|Theorist Malcolm Gladwell: blogs.sfweekly.com|
The world, we are told, is in the midst of a revolution. The new tools of social media have reinvented social activism.
With Facebook and Twitter and the like, the traditional relationship between political authority and popular will has been upended, making it easier for the powerless to collaborate, coordinate, and give voice to their concerns. When ten thousand protesters took to the streets of Moldova in the spring of 2009 to protest their country's Communist government, the action, the action was dubbed the Twitter Revolution, because of the means by which the demonstrators had been brought together. A few months after that, when student protests had rocked Tehran, the State Department took the unusual step of asking Twitter to suspend scheduled maintenance of its Web site, because the Administration didn't want such a critical organizing tool out of service at the height of the demonstrations. "Without Twitter the people of Iran would not have felt empowered and confident to stand up for freedom and democracy," Mark Pfeifle a former national-security adviser, later wrote, calling for Twitter to be nominated for the Nobel Peace Prize. Where activist were once defined by their causes, they are now defined by their tools.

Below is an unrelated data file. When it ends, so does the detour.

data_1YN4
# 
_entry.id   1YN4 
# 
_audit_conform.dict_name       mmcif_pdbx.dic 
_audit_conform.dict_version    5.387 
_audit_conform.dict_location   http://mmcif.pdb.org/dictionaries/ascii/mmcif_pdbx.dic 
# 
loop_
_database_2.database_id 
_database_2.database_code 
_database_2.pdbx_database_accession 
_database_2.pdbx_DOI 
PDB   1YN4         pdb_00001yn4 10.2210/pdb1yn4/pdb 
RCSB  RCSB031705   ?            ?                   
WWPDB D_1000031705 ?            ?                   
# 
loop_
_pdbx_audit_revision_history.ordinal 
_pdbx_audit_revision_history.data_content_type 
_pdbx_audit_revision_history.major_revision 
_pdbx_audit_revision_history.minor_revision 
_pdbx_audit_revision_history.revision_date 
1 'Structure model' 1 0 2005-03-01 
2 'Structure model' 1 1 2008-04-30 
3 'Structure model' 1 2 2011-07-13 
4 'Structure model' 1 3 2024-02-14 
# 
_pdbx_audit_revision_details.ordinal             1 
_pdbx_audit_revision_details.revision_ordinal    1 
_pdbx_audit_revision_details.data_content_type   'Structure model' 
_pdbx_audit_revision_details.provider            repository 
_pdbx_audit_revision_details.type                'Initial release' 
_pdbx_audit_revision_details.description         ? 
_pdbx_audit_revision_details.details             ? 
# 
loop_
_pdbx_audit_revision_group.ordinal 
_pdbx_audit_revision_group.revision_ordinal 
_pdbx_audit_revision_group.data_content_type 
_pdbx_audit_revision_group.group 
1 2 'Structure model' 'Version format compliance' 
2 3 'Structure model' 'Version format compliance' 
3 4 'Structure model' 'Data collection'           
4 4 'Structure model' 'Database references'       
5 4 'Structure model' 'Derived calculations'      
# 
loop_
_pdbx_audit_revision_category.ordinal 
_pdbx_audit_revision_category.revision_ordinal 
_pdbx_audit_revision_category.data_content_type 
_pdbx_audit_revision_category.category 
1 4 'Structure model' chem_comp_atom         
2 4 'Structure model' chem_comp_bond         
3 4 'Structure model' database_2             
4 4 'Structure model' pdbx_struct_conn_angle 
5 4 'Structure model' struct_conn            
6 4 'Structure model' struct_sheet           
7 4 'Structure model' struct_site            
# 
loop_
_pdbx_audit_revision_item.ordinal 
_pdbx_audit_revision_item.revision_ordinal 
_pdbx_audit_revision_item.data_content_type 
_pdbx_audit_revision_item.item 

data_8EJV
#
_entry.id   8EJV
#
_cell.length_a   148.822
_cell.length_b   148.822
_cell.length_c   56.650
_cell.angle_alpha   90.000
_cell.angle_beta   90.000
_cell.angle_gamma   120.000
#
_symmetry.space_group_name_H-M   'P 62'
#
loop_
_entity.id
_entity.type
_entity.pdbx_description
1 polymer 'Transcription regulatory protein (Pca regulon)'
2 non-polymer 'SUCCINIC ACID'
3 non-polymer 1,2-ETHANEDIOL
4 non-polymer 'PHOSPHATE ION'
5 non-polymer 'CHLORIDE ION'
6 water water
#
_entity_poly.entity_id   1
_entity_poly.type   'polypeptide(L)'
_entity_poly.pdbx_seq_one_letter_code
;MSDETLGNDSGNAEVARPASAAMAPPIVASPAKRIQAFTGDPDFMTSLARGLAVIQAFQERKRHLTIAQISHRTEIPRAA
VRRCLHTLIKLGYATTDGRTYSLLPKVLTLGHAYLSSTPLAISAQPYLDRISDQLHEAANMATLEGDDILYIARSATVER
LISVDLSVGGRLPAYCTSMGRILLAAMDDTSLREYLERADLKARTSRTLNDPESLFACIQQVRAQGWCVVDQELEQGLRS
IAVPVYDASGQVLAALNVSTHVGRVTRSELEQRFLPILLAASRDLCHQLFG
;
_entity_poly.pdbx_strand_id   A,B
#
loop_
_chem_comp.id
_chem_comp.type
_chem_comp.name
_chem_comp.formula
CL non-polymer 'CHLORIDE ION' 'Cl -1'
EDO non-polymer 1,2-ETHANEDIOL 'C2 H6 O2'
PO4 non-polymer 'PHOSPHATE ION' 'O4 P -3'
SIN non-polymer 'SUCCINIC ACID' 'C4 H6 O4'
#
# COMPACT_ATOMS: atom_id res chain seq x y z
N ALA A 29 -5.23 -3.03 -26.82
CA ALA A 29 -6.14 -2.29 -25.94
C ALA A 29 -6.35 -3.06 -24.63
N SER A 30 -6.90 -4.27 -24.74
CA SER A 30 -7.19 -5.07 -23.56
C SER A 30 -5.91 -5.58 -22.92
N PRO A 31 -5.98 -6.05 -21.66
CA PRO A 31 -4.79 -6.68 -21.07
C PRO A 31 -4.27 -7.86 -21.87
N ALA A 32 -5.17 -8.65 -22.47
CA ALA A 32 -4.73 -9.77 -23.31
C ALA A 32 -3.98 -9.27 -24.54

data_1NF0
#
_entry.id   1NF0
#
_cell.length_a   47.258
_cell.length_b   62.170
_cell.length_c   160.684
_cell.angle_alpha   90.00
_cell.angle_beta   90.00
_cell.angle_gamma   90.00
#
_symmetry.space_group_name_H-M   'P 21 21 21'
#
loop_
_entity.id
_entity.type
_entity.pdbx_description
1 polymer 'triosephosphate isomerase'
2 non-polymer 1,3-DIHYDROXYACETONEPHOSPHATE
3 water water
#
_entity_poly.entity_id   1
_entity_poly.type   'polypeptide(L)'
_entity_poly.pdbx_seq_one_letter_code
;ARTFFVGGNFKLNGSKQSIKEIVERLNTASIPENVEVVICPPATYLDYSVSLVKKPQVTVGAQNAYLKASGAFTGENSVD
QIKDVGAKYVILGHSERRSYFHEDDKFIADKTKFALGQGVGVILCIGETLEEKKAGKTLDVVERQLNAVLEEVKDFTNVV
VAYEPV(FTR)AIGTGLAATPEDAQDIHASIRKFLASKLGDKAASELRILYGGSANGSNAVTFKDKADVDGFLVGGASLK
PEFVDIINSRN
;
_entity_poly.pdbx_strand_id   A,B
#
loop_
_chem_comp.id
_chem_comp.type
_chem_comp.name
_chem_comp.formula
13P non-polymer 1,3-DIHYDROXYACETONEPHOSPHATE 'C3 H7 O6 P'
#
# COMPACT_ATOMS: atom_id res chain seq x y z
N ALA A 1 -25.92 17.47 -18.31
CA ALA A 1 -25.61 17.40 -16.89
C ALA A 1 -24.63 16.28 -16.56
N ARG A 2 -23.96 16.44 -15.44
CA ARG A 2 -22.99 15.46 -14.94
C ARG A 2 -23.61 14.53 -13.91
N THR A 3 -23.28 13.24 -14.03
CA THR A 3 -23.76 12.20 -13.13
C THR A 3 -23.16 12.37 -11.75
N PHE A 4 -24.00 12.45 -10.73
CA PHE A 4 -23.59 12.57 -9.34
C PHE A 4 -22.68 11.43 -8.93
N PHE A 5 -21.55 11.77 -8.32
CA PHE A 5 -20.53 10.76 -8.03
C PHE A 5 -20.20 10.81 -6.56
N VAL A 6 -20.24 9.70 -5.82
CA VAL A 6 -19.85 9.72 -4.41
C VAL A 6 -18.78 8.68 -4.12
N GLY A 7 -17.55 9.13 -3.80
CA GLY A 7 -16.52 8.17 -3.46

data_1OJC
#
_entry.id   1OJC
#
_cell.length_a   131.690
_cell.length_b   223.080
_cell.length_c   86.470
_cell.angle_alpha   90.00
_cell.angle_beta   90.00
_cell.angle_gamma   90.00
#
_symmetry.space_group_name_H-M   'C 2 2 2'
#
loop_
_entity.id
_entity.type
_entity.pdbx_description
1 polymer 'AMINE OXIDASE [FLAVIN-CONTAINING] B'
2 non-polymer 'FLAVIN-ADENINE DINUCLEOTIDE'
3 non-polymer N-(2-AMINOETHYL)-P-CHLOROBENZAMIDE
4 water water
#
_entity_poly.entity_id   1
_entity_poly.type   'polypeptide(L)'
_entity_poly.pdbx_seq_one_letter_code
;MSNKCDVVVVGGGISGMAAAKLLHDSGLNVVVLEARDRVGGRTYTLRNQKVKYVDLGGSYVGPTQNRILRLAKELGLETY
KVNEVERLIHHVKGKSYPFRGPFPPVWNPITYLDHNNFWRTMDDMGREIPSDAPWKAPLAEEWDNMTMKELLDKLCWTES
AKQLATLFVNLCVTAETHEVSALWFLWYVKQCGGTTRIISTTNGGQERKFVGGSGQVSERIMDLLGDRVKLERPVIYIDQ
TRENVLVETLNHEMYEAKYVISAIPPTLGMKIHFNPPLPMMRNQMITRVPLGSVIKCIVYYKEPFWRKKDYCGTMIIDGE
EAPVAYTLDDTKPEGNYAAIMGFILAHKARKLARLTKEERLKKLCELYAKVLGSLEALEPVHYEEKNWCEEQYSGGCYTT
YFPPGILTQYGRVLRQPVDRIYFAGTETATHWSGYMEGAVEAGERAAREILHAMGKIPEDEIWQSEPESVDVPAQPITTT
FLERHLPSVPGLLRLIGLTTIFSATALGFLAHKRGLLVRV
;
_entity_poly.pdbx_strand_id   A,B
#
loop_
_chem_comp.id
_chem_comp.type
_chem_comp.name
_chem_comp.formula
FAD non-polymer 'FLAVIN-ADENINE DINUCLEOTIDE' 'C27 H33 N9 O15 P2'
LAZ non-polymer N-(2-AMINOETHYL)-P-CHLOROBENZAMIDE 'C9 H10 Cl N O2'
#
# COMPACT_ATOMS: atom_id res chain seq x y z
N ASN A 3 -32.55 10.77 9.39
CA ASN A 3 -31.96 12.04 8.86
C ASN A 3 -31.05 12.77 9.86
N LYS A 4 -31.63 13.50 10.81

(Click here to read Malcolm Gladwell's entire essay on The New Yorker website.)